On Obama, Drones, Deportation, Austerity, and the Vote

My last post, about why I voted for Obama-Biden in ’08 and will again, inspired some pretty strong criticism. Since most of the commentary has been off-line, and many points of criticism that deserve air time were raised, I’m taking another stab at this to get more of you in the discussion.

First, I have to admit that it was unfair to equate resistance to voting for the Obama ticket with simple disappointment based in unrealistic expectations.

I know there’s more to the protest against Obama from the left than that – much more. A strategy of countering terror with terror, “secret” drone wars, a record number of deportations, and massive expansion of the national security state, not to mention inaction on mass incarceration, and an austerity agenda are not small matters.

Moreover, the analysis that drives much of the critique from the left is not to be taken lightly. Folks aren’t just disappointed; they are concerned about Obama being, as Glen Ford of Black Agenda Report puts it, “not the lesser of two evils, but the more effective of two evils.”

In some respects, I agree. The combination of Obama’s relative social liberalism and the symbolic significance of his status as the first Black president has the affect of marginalizing critics of the repressive aspects of his agenda, especially among communities of color. And the right’s racist attacks on Obama aren’t helping matters.

And there’s more. Check this Democracy Now! video out for a taste of what’s being debated.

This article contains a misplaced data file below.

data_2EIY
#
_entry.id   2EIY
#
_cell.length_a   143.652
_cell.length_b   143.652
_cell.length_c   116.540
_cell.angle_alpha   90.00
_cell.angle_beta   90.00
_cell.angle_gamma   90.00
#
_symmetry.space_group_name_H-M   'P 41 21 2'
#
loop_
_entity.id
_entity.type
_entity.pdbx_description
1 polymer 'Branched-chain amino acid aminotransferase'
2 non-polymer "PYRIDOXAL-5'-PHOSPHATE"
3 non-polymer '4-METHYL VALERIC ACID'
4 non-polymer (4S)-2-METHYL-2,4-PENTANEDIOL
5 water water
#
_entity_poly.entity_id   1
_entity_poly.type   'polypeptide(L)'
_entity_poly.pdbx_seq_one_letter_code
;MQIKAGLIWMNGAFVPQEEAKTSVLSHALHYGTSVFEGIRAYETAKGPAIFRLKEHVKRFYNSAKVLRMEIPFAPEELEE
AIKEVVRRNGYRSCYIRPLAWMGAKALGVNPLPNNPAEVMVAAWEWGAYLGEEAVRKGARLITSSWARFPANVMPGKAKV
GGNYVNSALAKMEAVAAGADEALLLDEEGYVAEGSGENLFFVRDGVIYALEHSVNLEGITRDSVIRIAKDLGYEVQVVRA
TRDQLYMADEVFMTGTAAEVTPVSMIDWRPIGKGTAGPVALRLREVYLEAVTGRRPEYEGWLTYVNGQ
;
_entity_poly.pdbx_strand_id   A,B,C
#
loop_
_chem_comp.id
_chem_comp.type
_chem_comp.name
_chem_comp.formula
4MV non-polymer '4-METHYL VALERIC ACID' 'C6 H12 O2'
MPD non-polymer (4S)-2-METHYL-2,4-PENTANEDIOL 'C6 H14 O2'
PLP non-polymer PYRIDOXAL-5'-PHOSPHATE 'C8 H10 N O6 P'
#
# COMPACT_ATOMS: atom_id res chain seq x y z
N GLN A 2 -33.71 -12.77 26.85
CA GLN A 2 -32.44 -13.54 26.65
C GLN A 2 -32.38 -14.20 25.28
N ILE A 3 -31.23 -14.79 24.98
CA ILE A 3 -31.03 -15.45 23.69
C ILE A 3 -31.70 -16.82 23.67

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But, I’m still voting for Obama.

I respect that some of you will not. But I don’t believe that Obama is the “more effective of two evils.”

Here’s why.

First of all, I think that assessment may be based in an under-estimation the evil of the agenda of the other side, and just how effective they may become at institutionalizing it.

For instance, there’s that unaccounted for $2.1 trillion increase in defense spending proposed by Romney. That’s a major expansion of the war budget, and given the Ayn Rand inspired vision of the most insurgent faction of the GOP, my guess is that it won’t all be invested in the traditional military. A Romney-Ryan administration could, I believe, redefine what we mean when we say military industrial complex.

Moreover, that Randian vision I referenced takes the notion of elitism and corporate control of everything to all new levels. I’m pessimistic about the prospect that this brand of evil would inspire more effective opposition.

In place of that hopeful vision, I have the memory of hundreds of families I worked with as a social worker. I will never forget a girl whose father punished her for cutting school by putting her hand on a red hot electric stove element. What will become of people like her and her father, who suffered from mental illness but didn’t have the insurance coverage he needed to have it properly treated, if, say, Virginia Governor Bob McDonnell were to become the Secretary of Health and Human Services?